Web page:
Microstructural evolution during isothermal heat treatment of super duplex stainless steels as a function of tungsten content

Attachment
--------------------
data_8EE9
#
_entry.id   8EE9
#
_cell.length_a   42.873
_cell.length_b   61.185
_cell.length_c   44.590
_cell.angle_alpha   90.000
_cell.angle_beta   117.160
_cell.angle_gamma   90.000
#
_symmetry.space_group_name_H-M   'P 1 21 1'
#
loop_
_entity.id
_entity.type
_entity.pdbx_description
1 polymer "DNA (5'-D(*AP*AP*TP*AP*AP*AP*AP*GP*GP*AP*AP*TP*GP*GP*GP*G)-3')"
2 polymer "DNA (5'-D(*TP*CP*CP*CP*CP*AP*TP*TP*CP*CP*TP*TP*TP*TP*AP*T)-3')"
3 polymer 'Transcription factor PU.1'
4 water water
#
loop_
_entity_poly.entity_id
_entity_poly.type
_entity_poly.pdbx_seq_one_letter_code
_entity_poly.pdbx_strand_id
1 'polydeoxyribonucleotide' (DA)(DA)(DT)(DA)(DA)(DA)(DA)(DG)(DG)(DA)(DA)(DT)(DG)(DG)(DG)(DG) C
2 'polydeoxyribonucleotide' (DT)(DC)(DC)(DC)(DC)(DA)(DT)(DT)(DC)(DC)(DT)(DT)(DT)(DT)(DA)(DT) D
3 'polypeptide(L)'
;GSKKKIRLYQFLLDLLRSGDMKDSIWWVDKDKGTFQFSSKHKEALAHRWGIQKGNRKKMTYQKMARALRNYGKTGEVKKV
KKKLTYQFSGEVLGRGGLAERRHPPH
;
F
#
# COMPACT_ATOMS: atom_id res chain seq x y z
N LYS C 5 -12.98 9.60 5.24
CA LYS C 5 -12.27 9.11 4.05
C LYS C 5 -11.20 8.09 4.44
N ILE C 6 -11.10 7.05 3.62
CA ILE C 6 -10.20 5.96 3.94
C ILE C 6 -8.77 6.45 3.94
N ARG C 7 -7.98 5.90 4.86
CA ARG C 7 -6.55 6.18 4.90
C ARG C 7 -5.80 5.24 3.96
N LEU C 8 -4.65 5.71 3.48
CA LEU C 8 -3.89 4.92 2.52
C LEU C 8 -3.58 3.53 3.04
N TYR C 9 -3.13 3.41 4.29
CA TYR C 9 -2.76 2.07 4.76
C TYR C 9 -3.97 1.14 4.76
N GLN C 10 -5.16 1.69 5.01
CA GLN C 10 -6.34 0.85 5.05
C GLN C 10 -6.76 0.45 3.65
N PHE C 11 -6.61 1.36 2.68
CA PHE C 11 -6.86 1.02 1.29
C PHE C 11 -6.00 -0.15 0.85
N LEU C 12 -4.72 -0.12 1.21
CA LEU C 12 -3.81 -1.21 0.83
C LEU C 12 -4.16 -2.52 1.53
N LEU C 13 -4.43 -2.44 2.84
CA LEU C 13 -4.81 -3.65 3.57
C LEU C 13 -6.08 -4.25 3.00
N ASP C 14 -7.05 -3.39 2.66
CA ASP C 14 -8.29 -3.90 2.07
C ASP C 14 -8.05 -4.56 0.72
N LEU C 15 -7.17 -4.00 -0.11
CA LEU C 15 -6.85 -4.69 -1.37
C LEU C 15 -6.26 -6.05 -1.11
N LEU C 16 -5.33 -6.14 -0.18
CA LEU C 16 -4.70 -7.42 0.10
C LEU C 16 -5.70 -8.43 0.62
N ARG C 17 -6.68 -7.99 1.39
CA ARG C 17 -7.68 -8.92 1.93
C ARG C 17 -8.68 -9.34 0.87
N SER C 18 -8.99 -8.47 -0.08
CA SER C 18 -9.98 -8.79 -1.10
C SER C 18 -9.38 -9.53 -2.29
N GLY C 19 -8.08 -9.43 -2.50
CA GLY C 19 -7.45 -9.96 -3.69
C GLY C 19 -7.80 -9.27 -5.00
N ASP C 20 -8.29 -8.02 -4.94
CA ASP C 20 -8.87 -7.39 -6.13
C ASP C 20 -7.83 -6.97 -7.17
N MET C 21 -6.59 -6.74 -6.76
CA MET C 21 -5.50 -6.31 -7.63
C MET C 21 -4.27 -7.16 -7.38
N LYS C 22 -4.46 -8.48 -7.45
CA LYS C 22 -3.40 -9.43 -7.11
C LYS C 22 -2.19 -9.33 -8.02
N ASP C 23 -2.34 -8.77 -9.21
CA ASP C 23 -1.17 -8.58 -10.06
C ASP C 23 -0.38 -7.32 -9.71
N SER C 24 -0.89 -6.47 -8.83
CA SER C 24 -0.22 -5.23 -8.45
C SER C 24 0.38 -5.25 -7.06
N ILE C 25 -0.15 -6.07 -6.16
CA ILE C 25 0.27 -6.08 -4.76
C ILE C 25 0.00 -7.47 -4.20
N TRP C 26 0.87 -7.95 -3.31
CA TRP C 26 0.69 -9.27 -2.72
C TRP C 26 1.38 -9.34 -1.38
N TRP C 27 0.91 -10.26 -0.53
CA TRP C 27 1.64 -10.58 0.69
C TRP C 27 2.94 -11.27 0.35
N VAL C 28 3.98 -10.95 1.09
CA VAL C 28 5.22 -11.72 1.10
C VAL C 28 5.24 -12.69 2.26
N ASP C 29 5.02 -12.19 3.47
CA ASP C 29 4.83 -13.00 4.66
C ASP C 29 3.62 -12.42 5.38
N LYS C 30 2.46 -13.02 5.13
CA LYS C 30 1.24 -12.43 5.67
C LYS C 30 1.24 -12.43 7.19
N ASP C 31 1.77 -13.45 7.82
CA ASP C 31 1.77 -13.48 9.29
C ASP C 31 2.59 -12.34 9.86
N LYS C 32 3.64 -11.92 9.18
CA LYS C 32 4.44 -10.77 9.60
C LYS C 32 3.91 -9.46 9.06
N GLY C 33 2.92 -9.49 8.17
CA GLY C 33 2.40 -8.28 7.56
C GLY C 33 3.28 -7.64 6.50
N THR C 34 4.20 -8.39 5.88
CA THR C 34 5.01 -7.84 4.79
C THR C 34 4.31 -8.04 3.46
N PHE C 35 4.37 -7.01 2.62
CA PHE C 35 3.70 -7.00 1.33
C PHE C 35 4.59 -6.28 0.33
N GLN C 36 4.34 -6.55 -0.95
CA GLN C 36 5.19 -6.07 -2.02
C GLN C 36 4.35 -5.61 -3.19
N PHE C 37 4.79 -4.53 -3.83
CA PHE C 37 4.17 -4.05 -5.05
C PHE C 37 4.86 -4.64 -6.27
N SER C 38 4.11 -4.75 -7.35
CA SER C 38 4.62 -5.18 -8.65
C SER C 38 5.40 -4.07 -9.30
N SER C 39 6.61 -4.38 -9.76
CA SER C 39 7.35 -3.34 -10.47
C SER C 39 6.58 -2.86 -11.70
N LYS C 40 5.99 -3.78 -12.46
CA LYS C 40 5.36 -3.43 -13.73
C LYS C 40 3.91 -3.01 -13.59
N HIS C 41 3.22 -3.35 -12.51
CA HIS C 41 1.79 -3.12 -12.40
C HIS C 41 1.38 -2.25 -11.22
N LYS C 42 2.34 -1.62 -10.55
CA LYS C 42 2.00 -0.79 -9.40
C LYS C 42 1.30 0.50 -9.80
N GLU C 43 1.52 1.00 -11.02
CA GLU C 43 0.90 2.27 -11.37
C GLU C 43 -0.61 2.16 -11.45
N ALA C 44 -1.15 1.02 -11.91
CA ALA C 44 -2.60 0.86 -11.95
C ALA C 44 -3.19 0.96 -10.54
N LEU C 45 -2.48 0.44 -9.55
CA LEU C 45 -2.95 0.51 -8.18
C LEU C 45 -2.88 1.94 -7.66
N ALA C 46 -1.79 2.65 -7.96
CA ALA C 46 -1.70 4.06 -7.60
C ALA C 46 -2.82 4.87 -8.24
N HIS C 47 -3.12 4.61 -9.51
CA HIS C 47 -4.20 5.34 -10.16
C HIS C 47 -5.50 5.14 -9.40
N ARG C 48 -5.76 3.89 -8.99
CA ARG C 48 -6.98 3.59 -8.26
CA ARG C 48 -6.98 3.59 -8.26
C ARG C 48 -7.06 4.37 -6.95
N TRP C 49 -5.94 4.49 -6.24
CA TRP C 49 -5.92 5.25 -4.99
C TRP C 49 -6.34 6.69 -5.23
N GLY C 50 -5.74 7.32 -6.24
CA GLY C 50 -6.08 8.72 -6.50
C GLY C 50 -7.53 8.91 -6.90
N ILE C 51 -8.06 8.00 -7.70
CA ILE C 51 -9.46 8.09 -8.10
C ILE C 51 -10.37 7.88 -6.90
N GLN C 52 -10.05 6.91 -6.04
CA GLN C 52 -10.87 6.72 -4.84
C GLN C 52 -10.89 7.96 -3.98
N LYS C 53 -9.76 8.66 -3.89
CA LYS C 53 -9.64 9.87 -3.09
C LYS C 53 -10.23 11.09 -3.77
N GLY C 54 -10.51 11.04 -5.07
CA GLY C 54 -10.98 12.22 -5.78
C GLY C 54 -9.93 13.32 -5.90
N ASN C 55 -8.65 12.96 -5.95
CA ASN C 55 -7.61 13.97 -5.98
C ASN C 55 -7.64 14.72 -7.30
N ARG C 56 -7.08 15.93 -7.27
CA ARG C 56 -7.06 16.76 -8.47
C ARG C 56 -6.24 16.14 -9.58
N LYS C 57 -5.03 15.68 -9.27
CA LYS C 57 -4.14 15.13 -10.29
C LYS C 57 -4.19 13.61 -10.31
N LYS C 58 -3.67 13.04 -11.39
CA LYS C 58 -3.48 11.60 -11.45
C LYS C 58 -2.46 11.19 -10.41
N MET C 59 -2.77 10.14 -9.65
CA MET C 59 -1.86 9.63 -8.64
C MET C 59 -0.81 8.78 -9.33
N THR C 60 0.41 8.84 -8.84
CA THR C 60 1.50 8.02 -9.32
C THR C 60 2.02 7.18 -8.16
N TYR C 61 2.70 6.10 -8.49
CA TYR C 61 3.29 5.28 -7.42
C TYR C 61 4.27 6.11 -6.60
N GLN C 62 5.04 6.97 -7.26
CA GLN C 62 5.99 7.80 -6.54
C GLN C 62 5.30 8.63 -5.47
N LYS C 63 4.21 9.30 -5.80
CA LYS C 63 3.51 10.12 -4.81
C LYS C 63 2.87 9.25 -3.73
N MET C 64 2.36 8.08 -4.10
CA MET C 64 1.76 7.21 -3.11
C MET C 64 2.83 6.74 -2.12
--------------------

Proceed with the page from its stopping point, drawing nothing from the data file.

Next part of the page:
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Duplex stainless steels(DSS) and super duplex stainless steels(SDSS) can be described as austenitic-ferritic stainless steels of 22%Cr and 25%Cr content, respectively. The DSS and SDSS are characterised by their combination of high mechanical strength and good toughness with superior corrosion resistance in chloride containing environments at a competitive cost. They have good formability and are used for various applications in chemical-, paper- and pulp industry, as well as the offshore industry.During production and manufacturing, the DSS and SDSS are frequently exposed to high temperature treatments such as welding or hot-rolling.The high fraction of alloying elements in DSS and SDSS makes them sensitive to precipitation of deleterious intermetallic phases, such as sigma- and chi-phase, when exposed in the temperature range 800C to 900C. These intermetallic phases makes the DSS and SDSS prone to localised corrosion by chromium and molybdenum-depletion of the matrix material, and causes embrittlement of the steel. Partial replacement of molybdenum with tungsten has been proposed to delay precipitation of the sigma-phase, by promoting precipitation of the less deleterious chi-phase.To examine the effect of W-substitution on the precipitation kinetics of SDSS during ageing, three commercially available SDSS have been investigated as a function of their W-content. The SDSS were solution annealed at 1100C, and the microstructural evolution was studied after isothermal heat treatment in the temperature range 810C to 920C. Finally the amount of intermetallic phases was measured by the use of light optical microscopy, scanning electron microscopy and electron backscatter diffraction. The results were summarised in time-temperature-transformation-diagrams. The precipitation rate and amount of intermetallic phases was found to increase with temperature and hold time. The rate of precipitation was found to increase in the order 2.7%W, 0%W, 0.5%W-SDSS. The sigma-phase was the dominating intermetallic phase in both the 0%W- and 0.5%W-material, whereas in the 2.7%W, the precipitation was delayed towards longer ageing times, and the chi-phase was the dominating constituent after prolonged ageing. The results indicated that below a critical amount of W-addition, precipitation of intermetallic phases is promoted and stabilised towards higher temperatures. Above this critical value, the precipitation is delayed, and chi-phase is stabilised on behalf of sigma-phase.